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7 things I learned from NVIDIA’s Keynote Presentation at COMPUTEX

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Artificial Intelligence (AI) is constantly changing.

Spearheading that change is NVIDIA and their innovative CEO and Founder, Jensen Huang. He recently gave a Keynote presentation at COMPUTEX in Taiwan to share his vision on the possible future that awaits us. You can watch it all for yourself here, but since you don’t have two hours to spare, here are my 7 key takeaways from the presentation.

1. Accelerate everything, it's finally sustainable...

Power is always a limiting factor. But the combination of CPUs and GPUs have brought energy efficiency to the point where scaling is not just an option, it is a necessity.

The difference this makes means that increasing the speed by 100x only takes 3x the power, making acceleration accessible to everyone, not just those who need it most. This growth is so dramatic, Huang predicts that ‘every application and every data center will be accelerated in the near future’.

2. ... in fact, it actually saves you power now!

The parallel processing capabilities of GPUs have enabled data centers to train AI models that are orders of magnitude more powerful than those available a decade ago. Additionally, GPUs have contributed to significant savings in both time and power consumption.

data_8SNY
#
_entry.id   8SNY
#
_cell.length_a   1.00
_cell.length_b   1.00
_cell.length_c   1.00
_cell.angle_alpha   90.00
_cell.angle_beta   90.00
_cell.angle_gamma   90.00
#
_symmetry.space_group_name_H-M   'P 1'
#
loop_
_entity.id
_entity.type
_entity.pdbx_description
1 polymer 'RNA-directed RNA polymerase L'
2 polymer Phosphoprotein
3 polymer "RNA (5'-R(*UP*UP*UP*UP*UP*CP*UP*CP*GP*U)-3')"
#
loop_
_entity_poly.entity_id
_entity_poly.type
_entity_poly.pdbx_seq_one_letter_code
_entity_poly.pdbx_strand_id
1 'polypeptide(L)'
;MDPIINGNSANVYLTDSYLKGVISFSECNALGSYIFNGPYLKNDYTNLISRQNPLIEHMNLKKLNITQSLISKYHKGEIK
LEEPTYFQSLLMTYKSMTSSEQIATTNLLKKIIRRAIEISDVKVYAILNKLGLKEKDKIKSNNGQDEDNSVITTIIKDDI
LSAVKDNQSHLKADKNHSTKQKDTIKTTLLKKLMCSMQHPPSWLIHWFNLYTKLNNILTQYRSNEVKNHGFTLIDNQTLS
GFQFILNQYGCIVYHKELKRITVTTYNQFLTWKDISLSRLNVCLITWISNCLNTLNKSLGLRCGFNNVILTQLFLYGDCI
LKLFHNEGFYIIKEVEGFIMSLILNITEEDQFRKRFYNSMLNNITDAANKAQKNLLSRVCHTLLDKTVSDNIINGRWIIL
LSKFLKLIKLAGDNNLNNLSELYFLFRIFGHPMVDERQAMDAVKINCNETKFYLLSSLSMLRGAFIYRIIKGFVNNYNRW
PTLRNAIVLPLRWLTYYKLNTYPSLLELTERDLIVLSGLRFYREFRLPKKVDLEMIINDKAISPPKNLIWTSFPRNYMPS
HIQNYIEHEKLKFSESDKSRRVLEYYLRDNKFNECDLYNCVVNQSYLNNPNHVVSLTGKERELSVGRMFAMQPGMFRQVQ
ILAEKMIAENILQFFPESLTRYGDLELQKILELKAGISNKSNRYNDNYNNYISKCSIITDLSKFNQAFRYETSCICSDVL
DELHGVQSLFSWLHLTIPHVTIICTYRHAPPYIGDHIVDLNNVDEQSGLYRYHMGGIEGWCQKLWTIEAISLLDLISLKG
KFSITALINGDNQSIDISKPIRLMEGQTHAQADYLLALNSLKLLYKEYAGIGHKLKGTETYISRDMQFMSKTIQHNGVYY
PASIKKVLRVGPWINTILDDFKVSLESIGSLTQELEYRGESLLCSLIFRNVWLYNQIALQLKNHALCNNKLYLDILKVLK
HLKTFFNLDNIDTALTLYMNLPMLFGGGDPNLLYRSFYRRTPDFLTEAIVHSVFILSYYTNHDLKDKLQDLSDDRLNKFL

The comparative increases in speed and power usage gives users a 30x performance boost per watt, equating to around a 97% savings rate in terms of power. These savings are a key factor in the growth of NVIDIA itself, because every time they scale, their operating cost goes down. Innovation like this will prove invaluable for an industry that is already struggling to secure sufficient power (as shown here).

3. The dawn of a 'New Industrial Revolution'

AI is no longer about perception and detection. Generative AI has taken over. The impact that this will have on the world will be, according to Huang, a ‘new Industrial Revolution’. Just as Nikola Tesla invented the AC generator to generate electrons, AI generators will generate ‘tokens’, the basic output of generative AI.

Data centers are the factories producing this new commodity that holds extraordinary value for every industry. Their worth is evidenced by the rate at which new generative AI models are being developed – ‘literally daily’. For the first time, the $3 trillion IT industry is about to create something that can directly serve a new $100 trillion market.

4. NVIDIA continues to lead the charge

As expected, NVIDIA’s new technology took center stage. The tech giants have been expanding at the same rate as the industry (as we covered in our February Data Center Rundown), and they are continuing to break barriers with each new product.

To kick us off, the NVIDIA Inference Microservices (or NIMs) are akin to ‘AI in a box’ aimed at simplifying the incredible complexity of operating a data center. NIMs are multifunctional microservices, tailor-made for data centers to accelerate the deployment and management of AI models.

DGX Blackwell was the next big announcement. The NVIDIA Blackwell is an individual GPU that connects two of the largest chips currently manufactured through a 10TB/s link, all hooked up to a Grace CPU, which in itself is one of the most advanced chips on the market. Combine 72 of these in one large pod and you have yourself DGX Blackwell, a behemoth that outperforms the previous model (not to mention Moore’s Law) by orders of magnitude across the board.